Kunsthalle Mannheim is a museum in Germany which contains a major collection of important art. Reliable technology, integrated in a networked solution from Bosch, ensures all-round protection on a total of 3,600 square meters of exhibition and storage space. A special focus of this is optimally safeguarding people and property without interfering with visitors’ encounters with priceless works of art. Customised security solution and integration Since its inauguration in 1909 over a century ago, Kunsthalle Mannheim has acquired a global reputation as a very special place to experience modern art. The complex comprises a building in Art Nouveau style dating from 1907, underground storage rooms, a main building, and the newer Hector Building, completed in 2018. Coinciding with the opening of the Hector Building, a customised security solution installed and integrated by Bosch experts also debuted. The system’s components are almost invisibly connected with the various exhibition areas. The modular alarm system UGM 2040 and around 260 state-of-the-art video cameras monitor the interiors of Kunsthalle Mannheim as well as the open areas around. Fire protection All of the security equipment is controlled by the Building Integration System from Bosch Comprehensive fire protection is provided by a fire alarm system spanning 700 detection points. There are 330 speakers in case it should ever be necessary to evacuate visitors and employees. All of the security equipment is controlled by the Building Integration System from Bosch. Modular alarm system Thanks to this new solution, Kunsthalle Mannheim is facing the future with confidence. The modularity of the alarm system UGM 2040 allows fast, cost-effective implementation of modifications and extensions. Professional service technicians from Bosch regularly maintain it and perform any required repairs to ensure highly reliable operation and low overhead.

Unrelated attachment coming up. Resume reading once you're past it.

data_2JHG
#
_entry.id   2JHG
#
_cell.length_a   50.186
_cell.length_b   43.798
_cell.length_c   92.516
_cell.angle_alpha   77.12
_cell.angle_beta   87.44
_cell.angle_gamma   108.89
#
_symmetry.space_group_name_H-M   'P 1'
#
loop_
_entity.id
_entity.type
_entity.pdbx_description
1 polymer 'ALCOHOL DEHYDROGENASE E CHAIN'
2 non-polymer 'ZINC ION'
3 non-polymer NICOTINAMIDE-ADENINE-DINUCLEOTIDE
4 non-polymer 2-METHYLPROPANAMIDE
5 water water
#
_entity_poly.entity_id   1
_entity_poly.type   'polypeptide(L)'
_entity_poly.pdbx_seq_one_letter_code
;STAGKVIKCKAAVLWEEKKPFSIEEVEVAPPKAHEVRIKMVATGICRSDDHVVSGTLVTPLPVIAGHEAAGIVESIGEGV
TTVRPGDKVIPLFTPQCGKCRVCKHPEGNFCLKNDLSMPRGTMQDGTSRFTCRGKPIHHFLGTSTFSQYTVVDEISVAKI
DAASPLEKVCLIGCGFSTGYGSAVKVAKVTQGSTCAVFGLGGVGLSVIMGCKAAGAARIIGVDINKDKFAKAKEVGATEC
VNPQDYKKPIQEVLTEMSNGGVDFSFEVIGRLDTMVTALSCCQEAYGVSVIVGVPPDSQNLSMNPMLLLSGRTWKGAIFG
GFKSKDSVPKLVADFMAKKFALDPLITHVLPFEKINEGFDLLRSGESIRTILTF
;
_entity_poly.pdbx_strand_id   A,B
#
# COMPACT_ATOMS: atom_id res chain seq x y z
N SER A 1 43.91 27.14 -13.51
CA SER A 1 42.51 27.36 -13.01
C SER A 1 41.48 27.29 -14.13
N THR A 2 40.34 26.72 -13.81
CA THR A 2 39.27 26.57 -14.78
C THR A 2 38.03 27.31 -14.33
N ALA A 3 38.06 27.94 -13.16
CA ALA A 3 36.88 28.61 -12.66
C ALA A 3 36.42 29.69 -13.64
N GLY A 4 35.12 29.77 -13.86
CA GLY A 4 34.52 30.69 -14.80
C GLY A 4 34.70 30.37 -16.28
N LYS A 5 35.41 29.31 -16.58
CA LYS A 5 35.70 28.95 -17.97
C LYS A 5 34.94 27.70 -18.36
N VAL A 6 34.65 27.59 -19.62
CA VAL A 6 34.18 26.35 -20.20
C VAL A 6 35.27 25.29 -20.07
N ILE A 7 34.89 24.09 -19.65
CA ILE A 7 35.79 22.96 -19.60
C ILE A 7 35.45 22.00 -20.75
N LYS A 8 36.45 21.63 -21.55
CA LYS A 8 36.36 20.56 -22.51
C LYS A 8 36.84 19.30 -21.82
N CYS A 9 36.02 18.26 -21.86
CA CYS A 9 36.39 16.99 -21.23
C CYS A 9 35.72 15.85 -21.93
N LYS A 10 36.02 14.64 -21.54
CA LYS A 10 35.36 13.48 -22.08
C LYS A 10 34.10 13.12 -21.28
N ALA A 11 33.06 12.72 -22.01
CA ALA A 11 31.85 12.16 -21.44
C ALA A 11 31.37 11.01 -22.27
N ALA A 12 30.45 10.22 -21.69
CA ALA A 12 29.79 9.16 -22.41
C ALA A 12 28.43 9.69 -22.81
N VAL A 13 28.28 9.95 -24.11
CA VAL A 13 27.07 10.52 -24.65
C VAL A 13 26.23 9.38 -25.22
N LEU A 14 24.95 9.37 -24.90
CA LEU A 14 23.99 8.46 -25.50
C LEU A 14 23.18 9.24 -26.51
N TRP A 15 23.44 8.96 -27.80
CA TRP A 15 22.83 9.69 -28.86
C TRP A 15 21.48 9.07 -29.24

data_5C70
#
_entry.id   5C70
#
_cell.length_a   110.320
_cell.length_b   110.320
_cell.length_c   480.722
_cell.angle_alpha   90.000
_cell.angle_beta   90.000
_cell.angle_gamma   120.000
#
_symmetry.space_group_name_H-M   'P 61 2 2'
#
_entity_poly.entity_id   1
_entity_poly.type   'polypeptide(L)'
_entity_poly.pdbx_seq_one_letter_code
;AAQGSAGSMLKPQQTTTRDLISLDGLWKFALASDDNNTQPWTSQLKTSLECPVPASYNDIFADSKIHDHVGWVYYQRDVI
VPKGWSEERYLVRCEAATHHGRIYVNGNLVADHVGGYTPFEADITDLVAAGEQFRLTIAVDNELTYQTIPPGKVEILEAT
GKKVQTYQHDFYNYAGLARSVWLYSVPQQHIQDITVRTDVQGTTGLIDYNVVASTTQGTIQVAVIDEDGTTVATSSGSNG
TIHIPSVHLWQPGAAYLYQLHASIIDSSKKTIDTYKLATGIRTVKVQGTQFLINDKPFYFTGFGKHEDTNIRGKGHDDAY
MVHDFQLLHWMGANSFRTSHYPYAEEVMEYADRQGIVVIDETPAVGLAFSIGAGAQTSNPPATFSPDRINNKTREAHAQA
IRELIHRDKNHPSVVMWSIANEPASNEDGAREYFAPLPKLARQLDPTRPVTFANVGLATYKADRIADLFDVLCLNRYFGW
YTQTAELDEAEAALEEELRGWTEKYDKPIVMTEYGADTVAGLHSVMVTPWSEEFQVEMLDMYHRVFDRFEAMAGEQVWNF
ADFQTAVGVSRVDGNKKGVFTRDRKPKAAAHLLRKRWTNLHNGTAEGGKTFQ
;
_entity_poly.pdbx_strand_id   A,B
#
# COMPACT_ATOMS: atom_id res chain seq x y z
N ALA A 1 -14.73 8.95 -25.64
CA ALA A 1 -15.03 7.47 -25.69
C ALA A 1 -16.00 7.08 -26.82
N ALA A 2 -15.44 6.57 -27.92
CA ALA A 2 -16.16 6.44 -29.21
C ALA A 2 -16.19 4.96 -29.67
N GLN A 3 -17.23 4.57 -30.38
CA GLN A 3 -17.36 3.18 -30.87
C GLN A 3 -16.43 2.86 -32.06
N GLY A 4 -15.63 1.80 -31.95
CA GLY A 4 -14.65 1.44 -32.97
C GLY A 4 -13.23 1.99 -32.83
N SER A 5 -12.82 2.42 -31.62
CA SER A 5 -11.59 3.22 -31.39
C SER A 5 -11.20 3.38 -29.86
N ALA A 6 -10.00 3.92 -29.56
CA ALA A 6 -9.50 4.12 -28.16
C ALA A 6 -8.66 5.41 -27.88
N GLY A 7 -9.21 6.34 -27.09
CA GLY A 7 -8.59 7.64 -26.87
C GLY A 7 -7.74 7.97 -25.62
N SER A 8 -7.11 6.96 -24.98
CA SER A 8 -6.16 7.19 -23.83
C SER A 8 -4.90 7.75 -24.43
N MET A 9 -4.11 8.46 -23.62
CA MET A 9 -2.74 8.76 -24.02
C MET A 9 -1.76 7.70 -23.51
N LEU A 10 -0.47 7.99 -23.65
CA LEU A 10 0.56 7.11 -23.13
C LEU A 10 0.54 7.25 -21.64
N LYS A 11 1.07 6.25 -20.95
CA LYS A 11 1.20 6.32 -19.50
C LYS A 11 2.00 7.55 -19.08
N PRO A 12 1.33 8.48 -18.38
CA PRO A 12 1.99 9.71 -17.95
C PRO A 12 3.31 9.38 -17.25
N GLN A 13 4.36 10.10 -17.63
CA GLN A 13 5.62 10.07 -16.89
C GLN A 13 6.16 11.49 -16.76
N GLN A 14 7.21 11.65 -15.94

Digital Barriers, edge-based IoT surveillance and security technologies solutions provider, has announced that its cutting-edge facial recognition technology was successfully deployed at The O2 in London to enhance security at both The BRIT Awards (“BRITs”) in February and the National Television Awards (“NTAs”) in January this year. The technology was used to screen guests at multiple entrances at both events, which had a combined television audience of more than 10 million viewers. “After a series of demonstrations with facial recognition providers, we selected Digital Barriers for our live trials. Their holistic approach, analytic technology and partnership with human verification worked perfectly in a real-world deployment,” said Stefan Thompson. Digital Barriers – SRI partnership At the O2, Digital Barriers partnered with Super-Recognisers International (SRI), whose trained staff identify faces in crowds, enabling them to respond quickly to any matches on the system. Digital Barriers provides mobile apps linked to its facial recognition system, enabling face-to-face secondary verification and the super recognisers were fully trained in this technology. Digital Barriers has the best facial recognition technology of any I’ve seen, and I’m excited to join" Digital Barriers has also announced that following this successful partnership, Kenny Long, SRI’s co-founder and COO, has joined Digital Barriers. “As an expert in people identification I’ve seen every solution on the market,” he said. “Digital Barriers has the best facial recognition technology of any I’ve seen, and I’m excited to join.” Facial recognition system at O2 Arena Digital Barriers and SRI have agreed to partner together wherever there is a requirement to combine facial recognition and specialist operators. “This is a unique offering anywhere in the world,” Kenny Long explained, “and I look forward to working with my former colleagues.” “The O2 is the world’s most popular music and entertainment venue, we’re continually reviewing our security measures. The use of facial recognition is proving to be a valuable enhancement to the security and safety of the venue, its guests and staff. The trials with Digital Barriers have been successful and we’re committed to creating a safe and secure venue for all our fans, staff and performers,” said Paul Williams, Senior Security Manager at The O2. “There are multiple companies in the facial recognition field making claims as to what their technologies can do in the real-world – most have never deployed at scale successfully and rely instead on exaggerated marketing,” said Zak Doffman, CEO of Digital Barriers. “We work with government agencies around the world. Our technology is field-proven in the hardest operating environments. We are delighted with the successful deployments at The O2 and that Kenny Long is joining us. Both attest to the world-class quality of our technology.”